May 28, 2024
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A return to large-scale productions

‘Into the Woods’ explores the power of community

A scene from the fall 2022 production of A scene from the fall 2022 production of
A scene from the fall 2022 production of "Into the Woods." Image Credit: Kari Bayait.

The Binghamton University Theatre Department is returning to a sense of normalcy with its fall 2022 semester show, Into the Woods, which yielded the greatest number of auditions since before the COVID-19 pandemic.

Into the Woods is a two-act production written by James Lapine and Stephen Sondheim that puts a modern spin on classical fairy tales that people know and love. The show features a baker and his wife who must reverse a witch’s spell to have a child. On their journey, they come across Jack and the Beanstalk, Rapunzel, Little Red Riding Hood and Cinderella, who must learn to work together to regain their agency and have their happy endings.

The musical opens at 8 p.m. Friday, Nov. 4, in Watters Theater in the Fine Arts Building and is under the direction of Tommy Iafrate, associate professor and director of musical theater.

“I cannot deny that doing a show and seeing a show in person are both way more fun and exciting than watching something that is on video or watching something from afar,” Iafrate said. “It’s thrilling to be in rehearsal with other artists and to be creating something together again. It’s not only more fulfilling, but also a more effective way of creating art.”

While living through the COVID era, Iafrate and the cast members developed new perspectives, enhancing their understanding and relationship with Into the Woods.

“Seeing all the characters go from an individualistic perspective to more of a group mindset, you think about COVID when people were scavenging for toilet paper and taking anything they could get, really focusing on survival for themselves,” said Jenna Cooperman, a senior biology, psychology and theatre major playing the baker’s wife. “Then, we shifted into a vaccination period, where you didn’t just need to get vaccinated for yourself but also for the people around you, adopting a group mindset. I think that I’m able to connect with the show a lot more after experiencing this and I think that the audience will be able to as well, because it is so in line with our reality that we are experiencing.”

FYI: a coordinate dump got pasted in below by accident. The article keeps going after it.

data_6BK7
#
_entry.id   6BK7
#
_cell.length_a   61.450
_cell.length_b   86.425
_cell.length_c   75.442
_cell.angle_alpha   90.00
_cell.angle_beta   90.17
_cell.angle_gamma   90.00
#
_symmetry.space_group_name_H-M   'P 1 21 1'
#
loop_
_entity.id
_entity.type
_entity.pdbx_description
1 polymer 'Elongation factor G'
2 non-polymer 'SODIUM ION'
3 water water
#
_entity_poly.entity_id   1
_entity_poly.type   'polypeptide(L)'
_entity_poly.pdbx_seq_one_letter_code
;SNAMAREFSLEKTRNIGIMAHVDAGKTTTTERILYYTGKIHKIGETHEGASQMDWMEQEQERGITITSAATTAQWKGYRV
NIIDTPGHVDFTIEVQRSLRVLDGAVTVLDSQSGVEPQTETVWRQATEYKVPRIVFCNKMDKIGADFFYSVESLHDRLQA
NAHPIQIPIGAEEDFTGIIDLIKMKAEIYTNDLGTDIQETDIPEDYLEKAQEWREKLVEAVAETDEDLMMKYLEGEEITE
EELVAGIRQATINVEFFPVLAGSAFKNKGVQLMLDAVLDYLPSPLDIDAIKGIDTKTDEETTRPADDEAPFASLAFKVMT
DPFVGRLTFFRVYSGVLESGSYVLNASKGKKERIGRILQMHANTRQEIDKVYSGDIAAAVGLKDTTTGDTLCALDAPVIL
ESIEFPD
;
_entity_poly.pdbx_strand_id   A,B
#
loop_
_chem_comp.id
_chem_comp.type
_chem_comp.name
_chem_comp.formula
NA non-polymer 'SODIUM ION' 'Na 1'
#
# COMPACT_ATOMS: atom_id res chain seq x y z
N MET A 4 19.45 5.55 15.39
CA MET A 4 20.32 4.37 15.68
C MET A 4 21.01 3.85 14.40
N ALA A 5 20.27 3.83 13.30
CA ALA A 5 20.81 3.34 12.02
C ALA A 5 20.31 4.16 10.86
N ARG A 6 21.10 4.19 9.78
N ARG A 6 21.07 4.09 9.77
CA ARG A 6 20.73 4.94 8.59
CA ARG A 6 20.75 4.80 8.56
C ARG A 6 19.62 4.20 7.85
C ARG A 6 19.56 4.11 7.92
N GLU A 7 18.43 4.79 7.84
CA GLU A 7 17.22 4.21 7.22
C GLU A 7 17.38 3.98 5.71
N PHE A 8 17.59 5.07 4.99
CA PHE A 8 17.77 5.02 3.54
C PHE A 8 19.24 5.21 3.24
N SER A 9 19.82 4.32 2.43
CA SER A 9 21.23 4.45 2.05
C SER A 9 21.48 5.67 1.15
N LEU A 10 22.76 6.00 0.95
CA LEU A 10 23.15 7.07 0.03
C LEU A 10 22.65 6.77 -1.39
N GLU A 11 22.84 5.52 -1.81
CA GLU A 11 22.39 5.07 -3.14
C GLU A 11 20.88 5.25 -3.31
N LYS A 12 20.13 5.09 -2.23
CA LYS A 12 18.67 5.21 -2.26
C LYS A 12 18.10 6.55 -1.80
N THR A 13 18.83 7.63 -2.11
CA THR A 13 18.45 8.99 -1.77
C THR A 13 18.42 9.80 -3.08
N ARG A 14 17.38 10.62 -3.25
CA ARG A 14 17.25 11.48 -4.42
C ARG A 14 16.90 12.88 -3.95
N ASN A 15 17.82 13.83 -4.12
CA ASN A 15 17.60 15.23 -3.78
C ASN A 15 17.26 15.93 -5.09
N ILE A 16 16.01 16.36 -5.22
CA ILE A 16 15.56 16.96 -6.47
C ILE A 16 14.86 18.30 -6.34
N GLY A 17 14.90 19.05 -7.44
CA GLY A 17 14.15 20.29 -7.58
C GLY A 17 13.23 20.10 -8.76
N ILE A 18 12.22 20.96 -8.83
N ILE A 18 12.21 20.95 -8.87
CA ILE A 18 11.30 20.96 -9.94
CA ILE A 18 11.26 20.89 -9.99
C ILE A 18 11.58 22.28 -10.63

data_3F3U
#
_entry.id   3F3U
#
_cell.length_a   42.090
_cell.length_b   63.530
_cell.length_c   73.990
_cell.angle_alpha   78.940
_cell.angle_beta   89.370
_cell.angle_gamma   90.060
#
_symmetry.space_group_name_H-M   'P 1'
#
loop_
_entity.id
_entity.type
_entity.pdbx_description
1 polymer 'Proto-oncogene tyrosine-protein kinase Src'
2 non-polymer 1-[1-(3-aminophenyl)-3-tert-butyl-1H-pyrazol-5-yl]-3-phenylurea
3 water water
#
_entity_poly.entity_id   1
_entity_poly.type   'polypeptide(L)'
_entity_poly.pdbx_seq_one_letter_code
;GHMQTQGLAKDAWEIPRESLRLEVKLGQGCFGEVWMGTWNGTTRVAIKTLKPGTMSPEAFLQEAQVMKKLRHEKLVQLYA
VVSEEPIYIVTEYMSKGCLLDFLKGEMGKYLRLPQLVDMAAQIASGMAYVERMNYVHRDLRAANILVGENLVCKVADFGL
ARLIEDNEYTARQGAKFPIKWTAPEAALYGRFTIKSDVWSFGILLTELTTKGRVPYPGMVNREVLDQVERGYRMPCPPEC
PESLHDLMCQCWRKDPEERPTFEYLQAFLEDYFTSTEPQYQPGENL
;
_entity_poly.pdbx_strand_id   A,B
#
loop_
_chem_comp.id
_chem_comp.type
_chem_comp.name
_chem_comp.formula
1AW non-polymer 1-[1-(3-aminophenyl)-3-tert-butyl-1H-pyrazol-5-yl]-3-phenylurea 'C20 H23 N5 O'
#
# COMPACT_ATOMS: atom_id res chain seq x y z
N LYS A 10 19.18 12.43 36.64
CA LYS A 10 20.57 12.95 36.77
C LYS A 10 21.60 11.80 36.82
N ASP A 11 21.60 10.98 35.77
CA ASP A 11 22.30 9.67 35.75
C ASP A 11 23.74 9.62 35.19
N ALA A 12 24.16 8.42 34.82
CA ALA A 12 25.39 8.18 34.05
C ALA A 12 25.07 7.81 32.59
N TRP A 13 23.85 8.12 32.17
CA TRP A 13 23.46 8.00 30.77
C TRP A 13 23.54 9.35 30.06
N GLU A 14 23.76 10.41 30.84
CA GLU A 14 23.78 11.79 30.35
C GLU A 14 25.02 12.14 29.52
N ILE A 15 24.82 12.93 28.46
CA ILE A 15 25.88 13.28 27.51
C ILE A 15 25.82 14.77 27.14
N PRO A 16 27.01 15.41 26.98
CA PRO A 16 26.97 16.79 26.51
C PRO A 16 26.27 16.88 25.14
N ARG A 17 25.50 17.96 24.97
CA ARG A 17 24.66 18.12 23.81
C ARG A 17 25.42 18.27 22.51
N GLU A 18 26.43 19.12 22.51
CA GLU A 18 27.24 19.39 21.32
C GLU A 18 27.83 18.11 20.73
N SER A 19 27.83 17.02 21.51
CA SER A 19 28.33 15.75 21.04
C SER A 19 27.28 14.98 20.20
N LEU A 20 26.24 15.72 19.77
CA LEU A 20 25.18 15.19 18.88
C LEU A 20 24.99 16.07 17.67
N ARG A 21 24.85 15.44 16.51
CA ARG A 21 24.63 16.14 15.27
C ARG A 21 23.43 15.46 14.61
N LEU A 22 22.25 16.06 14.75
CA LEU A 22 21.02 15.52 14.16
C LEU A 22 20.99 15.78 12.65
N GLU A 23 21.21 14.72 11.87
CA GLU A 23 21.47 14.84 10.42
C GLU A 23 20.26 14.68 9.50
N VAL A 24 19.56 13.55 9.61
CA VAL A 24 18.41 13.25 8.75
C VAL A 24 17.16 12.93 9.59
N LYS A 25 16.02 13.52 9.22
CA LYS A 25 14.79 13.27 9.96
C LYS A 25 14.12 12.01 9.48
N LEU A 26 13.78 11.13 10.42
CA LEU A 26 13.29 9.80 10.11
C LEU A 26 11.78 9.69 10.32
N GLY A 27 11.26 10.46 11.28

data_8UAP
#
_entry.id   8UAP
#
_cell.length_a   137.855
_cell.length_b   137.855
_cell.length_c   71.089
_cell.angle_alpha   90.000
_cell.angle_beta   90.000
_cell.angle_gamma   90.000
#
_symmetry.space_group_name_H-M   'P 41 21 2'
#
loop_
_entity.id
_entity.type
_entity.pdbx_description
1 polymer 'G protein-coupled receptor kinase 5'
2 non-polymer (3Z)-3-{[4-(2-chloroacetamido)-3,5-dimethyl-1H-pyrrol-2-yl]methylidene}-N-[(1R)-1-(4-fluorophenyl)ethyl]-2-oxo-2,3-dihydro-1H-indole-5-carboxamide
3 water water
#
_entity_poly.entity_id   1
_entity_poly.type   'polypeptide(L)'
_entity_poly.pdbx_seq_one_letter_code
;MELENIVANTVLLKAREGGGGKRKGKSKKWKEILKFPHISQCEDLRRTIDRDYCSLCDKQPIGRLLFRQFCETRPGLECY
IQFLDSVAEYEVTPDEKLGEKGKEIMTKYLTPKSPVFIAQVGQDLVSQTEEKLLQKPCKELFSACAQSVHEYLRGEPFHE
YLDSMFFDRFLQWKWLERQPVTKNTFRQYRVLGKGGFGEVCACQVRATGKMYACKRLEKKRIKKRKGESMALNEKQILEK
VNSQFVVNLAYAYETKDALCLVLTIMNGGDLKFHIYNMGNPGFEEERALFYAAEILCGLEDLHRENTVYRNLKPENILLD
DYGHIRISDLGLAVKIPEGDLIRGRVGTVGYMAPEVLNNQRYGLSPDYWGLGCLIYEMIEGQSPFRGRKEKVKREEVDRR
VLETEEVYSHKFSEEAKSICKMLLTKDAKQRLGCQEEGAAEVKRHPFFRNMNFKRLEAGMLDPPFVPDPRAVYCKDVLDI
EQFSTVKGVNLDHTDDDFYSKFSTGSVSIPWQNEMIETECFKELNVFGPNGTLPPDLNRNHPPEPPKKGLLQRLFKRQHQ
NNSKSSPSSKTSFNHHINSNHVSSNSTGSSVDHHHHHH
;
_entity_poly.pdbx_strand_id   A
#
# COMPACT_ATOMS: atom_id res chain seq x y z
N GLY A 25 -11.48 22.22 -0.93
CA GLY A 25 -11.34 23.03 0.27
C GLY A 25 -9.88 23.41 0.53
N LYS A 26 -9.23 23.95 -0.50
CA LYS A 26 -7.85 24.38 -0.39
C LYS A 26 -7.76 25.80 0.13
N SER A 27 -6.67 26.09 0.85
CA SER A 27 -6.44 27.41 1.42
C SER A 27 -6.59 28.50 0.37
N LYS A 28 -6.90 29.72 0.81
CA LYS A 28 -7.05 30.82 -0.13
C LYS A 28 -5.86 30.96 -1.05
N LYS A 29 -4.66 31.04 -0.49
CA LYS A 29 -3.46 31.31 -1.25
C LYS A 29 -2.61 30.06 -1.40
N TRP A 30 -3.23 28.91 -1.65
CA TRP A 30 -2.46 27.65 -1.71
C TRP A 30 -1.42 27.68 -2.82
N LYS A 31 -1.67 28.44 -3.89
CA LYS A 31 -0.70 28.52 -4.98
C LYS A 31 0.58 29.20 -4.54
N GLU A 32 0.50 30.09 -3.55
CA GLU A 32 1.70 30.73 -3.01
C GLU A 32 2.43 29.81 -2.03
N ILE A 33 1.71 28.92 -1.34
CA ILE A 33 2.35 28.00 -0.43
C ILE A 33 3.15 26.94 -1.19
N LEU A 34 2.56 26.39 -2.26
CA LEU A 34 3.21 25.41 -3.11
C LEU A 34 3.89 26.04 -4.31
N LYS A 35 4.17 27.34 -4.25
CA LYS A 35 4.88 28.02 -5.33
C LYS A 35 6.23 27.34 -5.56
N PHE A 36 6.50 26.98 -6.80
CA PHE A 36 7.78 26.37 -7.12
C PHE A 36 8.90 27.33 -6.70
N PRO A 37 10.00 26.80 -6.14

According to the cast, Into the Woods embodies the power of community and what it means to be a part of the collective.

“We’re living in a time that is so focused on individualism and productivity for individual success because we’ve been told our entire lives that we have to look out for ourselves. Into the Woods really challenges those ideas,” said Patrick Saint Ange, a senior English and sociology major and theatre minor playing Jack. “It says that seeking success for yourself and for your own selfish desires is a hollow endeavor. One of my favorite songs in the show is all about how no one is alone and that is something that we all need to keep in mind, especially when we’re facing challenges as big as giants.”

The musical offers a sense of realism, as it demonstrates many people’s desire to have control over their lives and it delves into the notion that nothing is as simple as it seems.

“The characters are very human and relatable and they’re all flawed in ways that, even in a fantasy world, are applicable to our actual world,” said Olivia Timmis, a junior English major and theatre minor playing Little Red Riding Hood. “They face problems that everyone faces. A lot of times with a fantastical or high comedy musical, it can get a little farsighted, but this musical stays very grounded to the true human experience.”

Iafrate said that the production is an all-around good time that audience members will appreciate, and where cast members and the audience will be able to establish deep connections with one another, enhancing the magic that is created on stage.

Into the Woods is really funny, the cast is incredibly talented and the voices are phenomenal,” Iafrate said. “This is the first musical that we’ve done since I’ve been here in eight years that has an all-student design team. It looks beautiful, it sounds beautiful and its messages really resonate with the heart.”

The 2022-2023 theatre season continues with Jazz Nutcracker beginning at 8 p.m. Dec. 2; Thrive, or What You Will {an Epic} on Feb. 23; and Rent on April 21. Auditions for Thrive and Rent will take place Nov. 15 and 16.